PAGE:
SUBJECT/S: Foreign investment; family farms; Backpacker Tax; Murray Goulburn; S.Kidman sale.


HOST: Joel Fitzgibbon, welcome to Breakfast.


HOST: This figure, this $1,000 billion to meet Australian agricultural goals- where do you get that figure from?

FITZGIBBON:  He makes it up Fran, he makes everything up.

HOST: No, you gave us that figure.

FITZGIBBON:  Sorry, I thought you were talking about Barnaby Joyce’s dams plan. What were you trying to say?  The investment required?

HOST: The $1,000 billion, obviously family farms can’t provide that and that was the point you were making.  What is that figure about?

FITZGIBBON:  It comes from a very good report called Greener Pastures done in partnership between the ANZ Bank and one of the big consulting companies in this country.  It makes the point that if we really want to meet our aspirations and take up all of the opportunities posed by growing demand for high quality food in Asia then we will need massive levels of investment and it underscores what a big task we have.  And it is obvious that as a nation of 23 million people, and therefore a limited savings pool, much of that by necessity will be foreign investment.

HOST: OK, and foreign investment was what Barnaby Joyce was on about yesterday, and he made this big pitch in his speech this week that we can’t sell off the farm, because if we do it will decrease Australia’s sovereignty and Australia’s patriotism.  What’s your response to that?

FITZGIBBON: Well Fran he completely departed from Coalition policy.  We have tried to establish a level of bipartisanship on foreign investment because it’s desperately needed, and what we need as politicians everywhere, is to continue to build public confidence in capital inflows to make people understand if we don’t secure that investment, and we have relied on that investment for all of our lives, as of course, as a country.  We wouldn’t have built the Sydney Harbour Bridge or the Opera House without foreign investment.

HOST: Sure, foreign investment is different to foreign ownership though, and foreign ownership of our agricultural land is a very touchy topic.

FITZGIBBON: Both the major parties share a common ground on this, though I do get frustrated when people like Barnaby Joyce leave the reservation or indeed they start to fiddle with screening thresholds just to send a message to the community that they are getting “tougher” on foreign investment when they know that we need to build foreign investment.  The Greener Pastures study I referred to underscores the point.

HOST: Are you though opposed to foreign ownership?  Would you have any concerns about more foreign ownership – about agricultural land, large holdings?  And it was put in the context again by Barnaby Joyce yesterday that it might be the end of the family farm?

FITZGIBBON: Well it won’t see the end of the family farm.  That makes no sense.  And of course as usual Barnaby Joyce is trying to spin it around – he is very good at that.  But the fact is when you need very large sums of capital investment, we have heard a lot this week about Gina Rinehart and Twiggy Forrest and the like, they are coming in as big corporate farmers, and they are bringing money, the money we need to improve water efficiency to lift the output of farms, to fund the research and development we need to improve our premium products.  All this sort of thing we need that the family farm does not always have the capital to do.  The family farm will always be with us, it will always play a critical role.  But if we are going to grow Australian agriculture we will need big corporate money.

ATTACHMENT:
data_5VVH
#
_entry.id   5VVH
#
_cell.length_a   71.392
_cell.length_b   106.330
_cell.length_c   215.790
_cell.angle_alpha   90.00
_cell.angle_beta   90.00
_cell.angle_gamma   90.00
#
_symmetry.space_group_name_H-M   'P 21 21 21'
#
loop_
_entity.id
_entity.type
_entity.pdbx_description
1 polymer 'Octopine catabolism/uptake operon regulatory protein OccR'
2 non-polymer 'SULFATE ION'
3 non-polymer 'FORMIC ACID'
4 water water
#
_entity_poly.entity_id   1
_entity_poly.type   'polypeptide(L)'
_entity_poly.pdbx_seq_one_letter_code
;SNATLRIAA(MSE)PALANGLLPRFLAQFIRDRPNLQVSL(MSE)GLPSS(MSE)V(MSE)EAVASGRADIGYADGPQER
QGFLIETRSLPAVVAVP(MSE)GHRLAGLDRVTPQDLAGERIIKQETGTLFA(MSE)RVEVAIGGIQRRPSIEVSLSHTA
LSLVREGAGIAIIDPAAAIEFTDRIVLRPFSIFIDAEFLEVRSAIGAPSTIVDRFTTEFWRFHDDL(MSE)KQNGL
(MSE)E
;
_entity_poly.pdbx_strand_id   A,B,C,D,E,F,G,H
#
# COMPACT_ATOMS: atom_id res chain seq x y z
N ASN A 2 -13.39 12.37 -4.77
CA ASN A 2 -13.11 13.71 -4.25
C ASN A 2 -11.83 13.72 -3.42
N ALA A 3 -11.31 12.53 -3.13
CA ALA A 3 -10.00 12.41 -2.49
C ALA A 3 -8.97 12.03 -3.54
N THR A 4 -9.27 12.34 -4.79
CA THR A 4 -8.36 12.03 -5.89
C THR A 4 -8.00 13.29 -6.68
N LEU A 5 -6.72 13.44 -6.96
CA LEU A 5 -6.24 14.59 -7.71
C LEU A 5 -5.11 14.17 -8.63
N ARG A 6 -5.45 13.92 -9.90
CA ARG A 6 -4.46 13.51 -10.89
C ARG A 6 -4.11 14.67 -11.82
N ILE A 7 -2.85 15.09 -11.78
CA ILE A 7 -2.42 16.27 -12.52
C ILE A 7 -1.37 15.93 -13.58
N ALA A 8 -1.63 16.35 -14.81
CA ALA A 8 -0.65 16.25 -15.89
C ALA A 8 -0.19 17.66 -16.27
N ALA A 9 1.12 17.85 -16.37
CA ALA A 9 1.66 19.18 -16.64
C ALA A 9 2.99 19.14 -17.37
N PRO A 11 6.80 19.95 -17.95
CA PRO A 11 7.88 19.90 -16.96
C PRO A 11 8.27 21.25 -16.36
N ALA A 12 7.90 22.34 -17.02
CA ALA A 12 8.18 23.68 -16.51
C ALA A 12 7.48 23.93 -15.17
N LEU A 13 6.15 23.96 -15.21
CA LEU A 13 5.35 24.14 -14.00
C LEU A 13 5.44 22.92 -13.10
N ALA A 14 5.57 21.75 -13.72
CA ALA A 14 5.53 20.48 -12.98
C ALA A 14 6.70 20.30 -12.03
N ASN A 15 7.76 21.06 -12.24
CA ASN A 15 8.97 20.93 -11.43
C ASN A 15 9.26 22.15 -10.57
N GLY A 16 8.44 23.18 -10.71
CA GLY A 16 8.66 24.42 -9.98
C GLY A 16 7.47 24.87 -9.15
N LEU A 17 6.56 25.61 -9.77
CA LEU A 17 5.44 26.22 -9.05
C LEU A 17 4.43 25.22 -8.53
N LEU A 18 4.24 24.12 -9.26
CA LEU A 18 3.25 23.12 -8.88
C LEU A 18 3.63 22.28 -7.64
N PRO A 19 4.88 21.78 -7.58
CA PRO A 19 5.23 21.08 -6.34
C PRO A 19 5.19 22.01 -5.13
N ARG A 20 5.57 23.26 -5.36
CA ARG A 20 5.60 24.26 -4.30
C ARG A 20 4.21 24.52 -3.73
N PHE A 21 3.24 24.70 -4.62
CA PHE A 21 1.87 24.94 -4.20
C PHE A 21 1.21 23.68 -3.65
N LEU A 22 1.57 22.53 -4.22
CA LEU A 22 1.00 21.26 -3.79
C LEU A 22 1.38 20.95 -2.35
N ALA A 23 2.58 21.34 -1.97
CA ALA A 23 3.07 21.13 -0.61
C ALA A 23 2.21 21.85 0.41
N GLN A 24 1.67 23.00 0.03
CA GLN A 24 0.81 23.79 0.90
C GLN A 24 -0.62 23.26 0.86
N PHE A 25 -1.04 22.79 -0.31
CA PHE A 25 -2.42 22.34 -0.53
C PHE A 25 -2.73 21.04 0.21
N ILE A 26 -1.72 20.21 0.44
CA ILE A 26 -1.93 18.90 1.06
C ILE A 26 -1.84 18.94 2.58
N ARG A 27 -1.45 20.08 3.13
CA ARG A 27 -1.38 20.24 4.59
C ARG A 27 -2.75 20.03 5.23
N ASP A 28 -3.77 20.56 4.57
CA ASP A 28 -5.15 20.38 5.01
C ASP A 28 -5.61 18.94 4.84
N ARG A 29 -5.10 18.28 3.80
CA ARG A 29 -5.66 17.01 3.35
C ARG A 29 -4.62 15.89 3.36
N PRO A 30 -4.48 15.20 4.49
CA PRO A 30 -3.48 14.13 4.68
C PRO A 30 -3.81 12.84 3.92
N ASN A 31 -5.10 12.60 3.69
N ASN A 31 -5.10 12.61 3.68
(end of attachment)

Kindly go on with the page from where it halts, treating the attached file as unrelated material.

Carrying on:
HOST: OK, can we talk about the Backpacker Tax?  Because the fruit-growers, the farmers, this was a big issue at the NFF Conference.  Really frustrated at the lingering uncertainty over the Backpacker Tax.  As we know the Government has now come down with a decision to shift the Backpacker Tax from 32 cents back  to 19 cents.  And Barnaby Joyce says you are the ones holding this up.  Labor  has sent this off to a Senate inquiry – why did you do that?

FITZGIBBON: It’s more Barnaby Joyce spin, his integrity is gone out the window this week on a range of fronts.  But we are not holding the passage of the Bill up at all. This Government owns this tax, it’s Barnaby Joyce’s tax.  He was quite happy to grab the $M540 he was going to raise from the tax but was forced to back down.  He has only partially backed down.  Now this has been going on for 17 months Fran since the May 2015 Budget.  And growers are contacting me in large numbers and screaming because they say 19 per cent is too high.  But what the Government has also done is they have put the Backpacker Tax into the same Bill as a hefty increase in the Passenger Movement Charge and ridiculous changes to superannuation arrangements.  Because you see, growers and farmers generally are paying 9 per cent into a superannuation account only to have 95 per cent of that immediately taken back by the Tax Office.  So it is a tax on employers, it’s a big churn and they expect us to simply wave this through the Parliament.